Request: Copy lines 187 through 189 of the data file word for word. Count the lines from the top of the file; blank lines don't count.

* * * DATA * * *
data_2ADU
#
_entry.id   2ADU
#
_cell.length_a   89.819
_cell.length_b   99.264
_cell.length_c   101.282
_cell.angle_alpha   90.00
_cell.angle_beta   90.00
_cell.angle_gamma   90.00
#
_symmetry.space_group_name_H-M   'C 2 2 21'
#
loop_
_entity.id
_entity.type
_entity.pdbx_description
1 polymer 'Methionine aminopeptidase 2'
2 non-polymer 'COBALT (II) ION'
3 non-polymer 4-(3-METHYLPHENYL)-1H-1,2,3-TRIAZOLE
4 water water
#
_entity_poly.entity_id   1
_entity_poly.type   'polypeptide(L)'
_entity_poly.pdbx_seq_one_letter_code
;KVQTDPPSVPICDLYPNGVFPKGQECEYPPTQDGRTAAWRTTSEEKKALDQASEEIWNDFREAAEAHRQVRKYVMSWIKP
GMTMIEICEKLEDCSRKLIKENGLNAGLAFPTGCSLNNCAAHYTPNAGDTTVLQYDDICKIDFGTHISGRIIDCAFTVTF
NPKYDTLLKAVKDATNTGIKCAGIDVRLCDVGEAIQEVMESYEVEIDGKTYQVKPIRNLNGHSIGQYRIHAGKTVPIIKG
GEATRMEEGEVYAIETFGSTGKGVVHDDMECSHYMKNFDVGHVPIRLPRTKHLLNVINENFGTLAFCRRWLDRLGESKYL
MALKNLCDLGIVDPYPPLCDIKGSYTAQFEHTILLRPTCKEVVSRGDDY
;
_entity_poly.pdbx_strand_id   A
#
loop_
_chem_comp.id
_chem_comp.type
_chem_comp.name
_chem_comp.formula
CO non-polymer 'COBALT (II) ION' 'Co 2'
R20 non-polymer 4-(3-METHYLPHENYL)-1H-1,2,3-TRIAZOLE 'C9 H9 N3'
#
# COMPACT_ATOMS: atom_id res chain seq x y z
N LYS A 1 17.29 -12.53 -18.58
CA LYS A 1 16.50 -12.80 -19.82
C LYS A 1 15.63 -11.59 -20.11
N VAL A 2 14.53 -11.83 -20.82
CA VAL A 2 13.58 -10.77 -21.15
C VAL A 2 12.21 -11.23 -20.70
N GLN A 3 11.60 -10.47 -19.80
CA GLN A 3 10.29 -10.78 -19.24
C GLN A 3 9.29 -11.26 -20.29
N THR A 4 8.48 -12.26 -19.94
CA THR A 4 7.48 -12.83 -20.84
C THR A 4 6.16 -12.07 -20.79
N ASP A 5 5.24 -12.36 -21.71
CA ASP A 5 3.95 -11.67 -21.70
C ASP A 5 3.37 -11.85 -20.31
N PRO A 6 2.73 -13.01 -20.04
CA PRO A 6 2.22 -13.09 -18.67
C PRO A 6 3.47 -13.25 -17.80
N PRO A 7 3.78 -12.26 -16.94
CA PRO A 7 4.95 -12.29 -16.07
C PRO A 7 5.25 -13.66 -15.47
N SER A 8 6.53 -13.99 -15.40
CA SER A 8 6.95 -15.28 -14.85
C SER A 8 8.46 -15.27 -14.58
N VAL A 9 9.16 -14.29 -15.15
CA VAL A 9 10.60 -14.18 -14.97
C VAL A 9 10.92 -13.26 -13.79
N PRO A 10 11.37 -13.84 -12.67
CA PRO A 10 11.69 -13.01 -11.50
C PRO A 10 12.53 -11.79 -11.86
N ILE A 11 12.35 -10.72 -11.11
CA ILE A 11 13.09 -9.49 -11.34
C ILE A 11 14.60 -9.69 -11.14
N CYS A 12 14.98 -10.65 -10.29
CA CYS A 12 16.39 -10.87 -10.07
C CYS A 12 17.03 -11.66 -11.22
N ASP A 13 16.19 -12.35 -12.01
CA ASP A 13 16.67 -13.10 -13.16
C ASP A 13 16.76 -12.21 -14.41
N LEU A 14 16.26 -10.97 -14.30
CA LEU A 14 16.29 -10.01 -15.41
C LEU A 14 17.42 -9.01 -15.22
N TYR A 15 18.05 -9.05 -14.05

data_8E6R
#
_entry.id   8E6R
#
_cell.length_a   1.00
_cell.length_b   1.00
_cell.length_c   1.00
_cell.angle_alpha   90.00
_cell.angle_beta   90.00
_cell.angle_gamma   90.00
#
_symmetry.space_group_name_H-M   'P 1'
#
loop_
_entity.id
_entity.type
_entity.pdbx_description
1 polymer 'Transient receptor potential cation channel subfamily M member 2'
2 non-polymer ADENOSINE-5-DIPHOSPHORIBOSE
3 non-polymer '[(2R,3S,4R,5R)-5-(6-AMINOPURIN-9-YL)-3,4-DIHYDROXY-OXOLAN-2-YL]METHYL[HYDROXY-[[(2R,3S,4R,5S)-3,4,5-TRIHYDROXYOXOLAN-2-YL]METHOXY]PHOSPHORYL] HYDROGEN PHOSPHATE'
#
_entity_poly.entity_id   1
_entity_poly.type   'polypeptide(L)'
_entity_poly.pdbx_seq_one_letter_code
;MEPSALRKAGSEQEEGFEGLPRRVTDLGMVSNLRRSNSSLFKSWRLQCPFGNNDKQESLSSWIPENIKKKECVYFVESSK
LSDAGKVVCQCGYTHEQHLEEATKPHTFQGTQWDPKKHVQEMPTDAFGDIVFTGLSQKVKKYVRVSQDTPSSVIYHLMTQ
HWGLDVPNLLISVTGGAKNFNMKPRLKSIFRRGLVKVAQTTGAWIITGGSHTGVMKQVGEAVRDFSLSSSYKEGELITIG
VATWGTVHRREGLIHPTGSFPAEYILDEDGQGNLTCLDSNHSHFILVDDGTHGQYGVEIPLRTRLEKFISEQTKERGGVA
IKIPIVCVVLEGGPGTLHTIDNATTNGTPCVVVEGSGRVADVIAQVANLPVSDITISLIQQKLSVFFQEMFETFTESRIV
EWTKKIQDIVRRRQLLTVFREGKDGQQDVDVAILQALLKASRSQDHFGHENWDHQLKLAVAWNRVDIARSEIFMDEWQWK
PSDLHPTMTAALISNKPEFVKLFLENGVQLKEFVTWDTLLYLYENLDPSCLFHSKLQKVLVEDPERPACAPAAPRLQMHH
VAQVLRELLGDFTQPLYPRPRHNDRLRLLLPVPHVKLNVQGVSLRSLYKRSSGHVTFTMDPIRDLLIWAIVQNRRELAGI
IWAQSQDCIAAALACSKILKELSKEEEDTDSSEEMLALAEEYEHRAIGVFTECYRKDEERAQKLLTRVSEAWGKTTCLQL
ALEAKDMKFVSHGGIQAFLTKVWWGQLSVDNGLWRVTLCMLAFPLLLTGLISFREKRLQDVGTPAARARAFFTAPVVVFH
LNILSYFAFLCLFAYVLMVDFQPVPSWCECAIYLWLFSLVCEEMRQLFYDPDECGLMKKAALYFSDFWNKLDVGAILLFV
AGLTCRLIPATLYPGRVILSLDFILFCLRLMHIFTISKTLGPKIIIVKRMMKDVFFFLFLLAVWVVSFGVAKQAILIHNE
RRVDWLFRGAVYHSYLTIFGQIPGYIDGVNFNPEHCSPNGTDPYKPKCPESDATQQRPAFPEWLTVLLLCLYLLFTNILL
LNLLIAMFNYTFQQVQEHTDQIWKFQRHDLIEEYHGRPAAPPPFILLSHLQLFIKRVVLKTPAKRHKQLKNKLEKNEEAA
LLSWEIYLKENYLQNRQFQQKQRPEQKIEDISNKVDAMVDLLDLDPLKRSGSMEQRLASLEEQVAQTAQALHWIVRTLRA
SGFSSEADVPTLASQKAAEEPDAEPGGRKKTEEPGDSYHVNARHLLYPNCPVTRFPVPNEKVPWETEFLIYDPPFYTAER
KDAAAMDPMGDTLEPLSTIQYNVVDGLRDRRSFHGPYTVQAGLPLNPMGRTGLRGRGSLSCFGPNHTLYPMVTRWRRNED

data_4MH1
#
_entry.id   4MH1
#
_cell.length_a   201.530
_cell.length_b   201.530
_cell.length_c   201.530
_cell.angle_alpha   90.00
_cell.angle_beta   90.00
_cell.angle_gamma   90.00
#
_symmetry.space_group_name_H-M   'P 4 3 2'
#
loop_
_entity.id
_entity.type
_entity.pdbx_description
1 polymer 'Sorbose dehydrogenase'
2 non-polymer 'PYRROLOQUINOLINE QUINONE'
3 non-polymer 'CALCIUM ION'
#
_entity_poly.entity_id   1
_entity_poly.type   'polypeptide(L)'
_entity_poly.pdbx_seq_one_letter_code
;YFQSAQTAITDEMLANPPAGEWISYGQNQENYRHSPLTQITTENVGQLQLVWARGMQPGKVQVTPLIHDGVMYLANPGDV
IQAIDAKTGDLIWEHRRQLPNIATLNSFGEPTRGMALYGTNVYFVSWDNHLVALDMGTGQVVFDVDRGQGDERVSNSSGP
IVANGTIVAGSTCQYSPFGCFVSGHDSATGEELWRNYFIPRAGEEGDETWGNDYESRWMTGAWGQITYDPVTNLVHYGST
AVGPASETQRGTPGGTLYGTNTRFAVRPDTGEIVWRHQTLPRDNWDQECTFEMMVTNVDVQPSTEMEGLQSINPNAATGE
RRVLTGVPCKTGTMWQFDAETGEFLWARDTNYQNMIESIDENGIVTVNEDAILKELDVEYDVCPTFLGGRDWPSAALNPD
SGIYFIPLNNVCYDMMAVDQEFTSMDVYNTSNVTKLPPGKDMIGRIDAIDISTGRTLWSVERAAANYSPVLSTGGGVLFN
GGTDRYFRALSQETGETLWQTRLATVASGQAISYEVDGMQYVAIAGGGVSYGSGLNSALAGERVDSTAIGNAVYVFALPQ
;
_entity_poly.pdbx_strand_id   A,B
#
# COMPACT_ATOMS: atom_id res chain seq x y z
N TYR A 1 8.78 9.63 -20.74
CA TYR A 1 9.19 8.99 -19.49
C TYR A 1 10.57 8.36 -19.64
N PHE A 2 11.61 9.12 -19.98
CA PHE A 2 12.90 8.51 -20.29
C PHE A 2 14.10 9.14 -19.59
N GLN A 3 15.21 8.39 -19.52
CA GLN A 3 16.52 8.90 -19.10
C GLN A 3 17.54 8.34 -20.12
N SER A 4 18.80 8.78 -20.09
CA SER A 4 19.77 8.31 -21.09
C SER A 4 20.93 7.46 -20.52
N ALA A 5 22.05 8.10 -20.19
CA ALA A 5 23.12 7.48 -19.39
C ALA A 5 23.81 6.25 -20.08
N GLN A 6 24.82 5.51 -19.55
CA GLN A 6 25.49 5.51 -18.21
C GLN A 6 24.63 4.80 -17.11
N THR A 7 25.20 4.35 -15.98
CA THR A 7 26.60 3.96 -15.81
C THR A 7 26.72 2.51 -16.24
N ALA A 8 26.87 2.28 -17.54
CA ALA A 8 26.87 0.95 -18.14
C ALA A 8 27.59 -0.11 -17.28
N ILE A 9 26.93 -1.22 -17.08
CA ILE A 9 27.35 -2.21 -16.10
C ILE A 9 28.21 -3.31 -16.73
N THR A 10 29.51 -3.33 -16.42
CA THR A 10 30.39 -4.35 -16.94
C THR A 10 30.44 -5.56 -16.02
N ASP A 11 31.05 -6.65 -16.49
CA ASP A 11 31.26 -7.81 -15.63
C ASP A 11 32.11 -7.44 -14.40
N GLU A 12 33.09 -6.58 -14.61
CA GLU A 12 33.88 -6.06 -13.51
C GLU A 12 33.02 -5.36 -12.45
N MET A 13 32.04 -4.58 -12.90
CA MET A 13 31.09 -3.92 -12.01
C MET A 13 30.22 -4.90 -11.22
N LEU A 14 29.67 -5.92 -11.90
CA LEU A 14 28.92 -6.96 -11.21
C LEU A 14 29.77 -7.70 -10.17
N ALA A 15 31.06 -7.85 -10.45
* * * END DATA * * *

CA ILE A 9 27.35 -2.21 -16.10
C ILE A 9 28.21 -3.31 -16.73
N THR A 10 29.51 -3.33 -16.42